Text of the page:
While defensive coordinator Tim Banks may not love the idea of playing Hawthorne and Green both ways - redshirt freshman cornerback Eaton Spence may be forced into expanded duty to give Hawthorne a break on defense - count Scheelhaase as one who's excited about the possibilities of Black Cat and the speedy Green on offense.
"You look at both of them in high school they both played a lot of offense and were playmakers, some of the best playmakers in the country really," Scheelhaase said. "Honestly, I can remember when I was a senior at Rockhurst and I was recruiting those guys, I was calling them up and hoping I would just get the chance to play with them because I wanted to throw them the ball, I wanted to hand the ball off to them and do different things. Now all of a sudden, maybe that chance is coming back to life at the end of their careers.
"It will help. Obviously we want the most playmakers as possible on the field."
Go-to guy?
Hawthorne's impact likely will be complementary. So who will be the primary option?
"We don't have a go-to guy yet," Beckman said. "Somebody's got to emerge."
Scheelhaase said he felt really comfortable with three receivers at this time last year, though the stats show his comfort level with Jenkins was much, much higher than others. Regardless, Scheelhaase said he'd like to have that same level of comfort with at least three receivers after Camp Rantoul.
It's clear Scheelhaase and the Illini don't have a go-to guy yet, but it'll have to be one of the top three on the team.
Lankford and Harris were the go-to guys during spring practice 2011, when Millines and Jenkins sat out with injuries, but neither looked like a future star as sophomores. Millines has shown flashes (five-catch, 119-yard game against Arkansas State last year) and appears to have the most potential of the group, but he has a small sample size (21 career catches).
The 6-foot junior has the speed and agility to beat cornerbacks one-on-one and the strength to withstand bumps at the line of scrimmage. Harris, a 6-foot-3 junior, is a tall target but lacks elite speed to run away from quick defensive backs, while Lankford lacks the strength to contend with more physical corners. Scheelhaase feels the new up-tempo, spread offense - Scheelhaase's third scheme in four years - doesn't necessitate a clear-cut No. 1.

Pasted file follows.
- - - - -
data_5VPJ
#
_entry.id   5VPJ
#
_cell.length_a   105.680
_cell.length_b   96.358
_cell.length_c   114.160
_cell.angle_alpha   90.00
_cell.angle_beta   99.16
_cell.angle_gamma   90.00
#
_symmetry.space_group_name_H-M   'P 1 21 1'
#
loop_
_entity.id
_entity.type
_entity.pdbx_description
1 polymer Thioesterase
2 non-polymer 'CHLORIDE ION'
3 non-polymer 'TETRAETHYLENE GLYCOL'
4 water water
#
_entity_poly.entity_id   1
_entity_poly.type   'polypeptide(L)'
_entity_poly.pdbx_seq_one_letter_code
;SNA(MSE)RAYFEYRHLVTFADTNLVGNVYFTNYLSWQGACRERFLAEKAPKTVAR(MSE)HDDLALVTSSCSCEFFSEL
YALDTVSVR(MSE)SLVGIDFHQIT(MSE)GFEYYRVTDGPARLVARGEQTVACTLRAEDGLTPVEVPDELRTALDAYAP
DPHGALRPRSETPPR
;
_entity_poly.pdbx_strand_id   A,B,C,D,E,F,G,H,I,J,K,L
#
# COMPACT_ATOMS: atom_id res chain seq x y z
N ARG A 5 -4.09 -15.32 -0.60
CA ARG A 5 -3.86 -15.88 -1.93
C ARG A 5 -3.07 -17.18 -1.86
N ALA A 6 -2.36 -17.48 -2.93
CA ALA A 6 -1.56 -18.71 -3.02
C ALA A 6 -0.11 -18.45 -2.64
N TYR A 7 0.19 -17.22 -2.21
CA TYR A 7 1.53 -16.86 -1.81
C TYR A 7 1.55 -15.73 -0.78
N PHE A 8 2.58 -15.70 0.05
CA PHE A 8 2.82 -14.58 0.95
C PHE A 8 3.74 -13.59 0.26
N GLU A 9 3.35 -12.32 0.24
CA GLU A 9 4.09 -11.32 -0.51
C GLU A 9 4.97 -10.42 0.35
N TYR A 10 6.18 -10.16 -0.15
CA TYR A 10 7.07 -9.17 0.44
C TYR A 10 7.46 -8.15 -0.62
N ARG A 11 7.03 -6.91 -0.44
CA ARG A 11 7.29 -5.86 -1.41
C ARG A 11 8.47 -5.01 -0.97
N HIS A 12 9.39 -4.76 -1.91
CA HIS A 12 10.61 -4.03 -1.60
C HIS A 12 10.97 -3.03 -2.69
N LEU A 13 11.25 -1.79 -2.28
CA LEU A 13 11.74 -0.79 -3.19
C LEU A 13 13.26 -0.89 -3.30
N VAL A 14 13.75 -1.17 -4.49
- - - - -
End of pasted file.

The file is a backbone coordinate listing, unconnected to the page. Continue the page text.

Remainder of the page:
"What we expect this year is that Darius will get more isolation, which gives him a chance to make a lot of plays,"Scheelhaase said. "We'll have to see about Week 6. We'll have to talk about it again. I'm sure there will be certain games Ryan has a bunch of catches, a bunch of yards and it seems like he's the go-to guy. Then the next game Spencer steps up and makes a lot of plays and then the next we go to the tight ends a lot."
Just because there is no star among the group right now doesn't mean that one won't emerge this season. Just look at Jenkins as an example.
"I was talking yesterday and you think back to when Arrelious (Benn) was here," Scheelhaase said. "He was that playmaker. He leaves early and everybody's wondering what the heck they're going to do without Arrelious Benn because everyone had grown so accustomed to him making that big play. Then the next year A.J. has a big year (56 catches, 746 receiving yards). …Then he has an even better season last year and was really a higher draft pick than Rejus was."
Beckman admitted wide receiver is a big priority with the 2013 recruiting class. Currently, the UI staff has no commitments from a clear-cut wide receiver prospect, though four-star athlete Caleb Day could play on offense. Illinois wants the best available pass-catchers but the ideal for its spread offense, according to Gonzales, is a player that you can "put him in a phone booth and it's hard to touch them.
"Whenever you start thinking about wide receivers, the first thing that pops in my mind is if you toss them the ball can they make people miss?" Gonzales said. "If they can do that, we can work with them. We got guys that can do that better than others. We've got guys that are big-bodied guys that can continue to get better than that but are stronger going up in the air and getting it.
"There's a role and a fit for everybody. In our offense, we'd love a guy that we'd love the ability to have a guy that can run and be one of the fastest to get down the field."
Without Jenkins on the field, Scheelhaase lacks his default security blanket of the past two seasons. But like any college football team trying to replace a first-round draft pick (or two), the motto is: next man up.
"At this time, you wonder who's going to be that next guy to step or who are going to be those guys that fill that void," Scheelhaase said. "That's the beauty of college football. There's always great players that are leaving and other players that have to step up that are waiting in the wings."
Jeremy Werner is the co-host and Illinois reporter for the "Tay and J Show," which airs weekdays 3-6 p.m. on 93.5, 95.3 ConnectFM in Champaign-Urbana and streams online at You can contact him at or follow him on Twitter @WernerConnectFM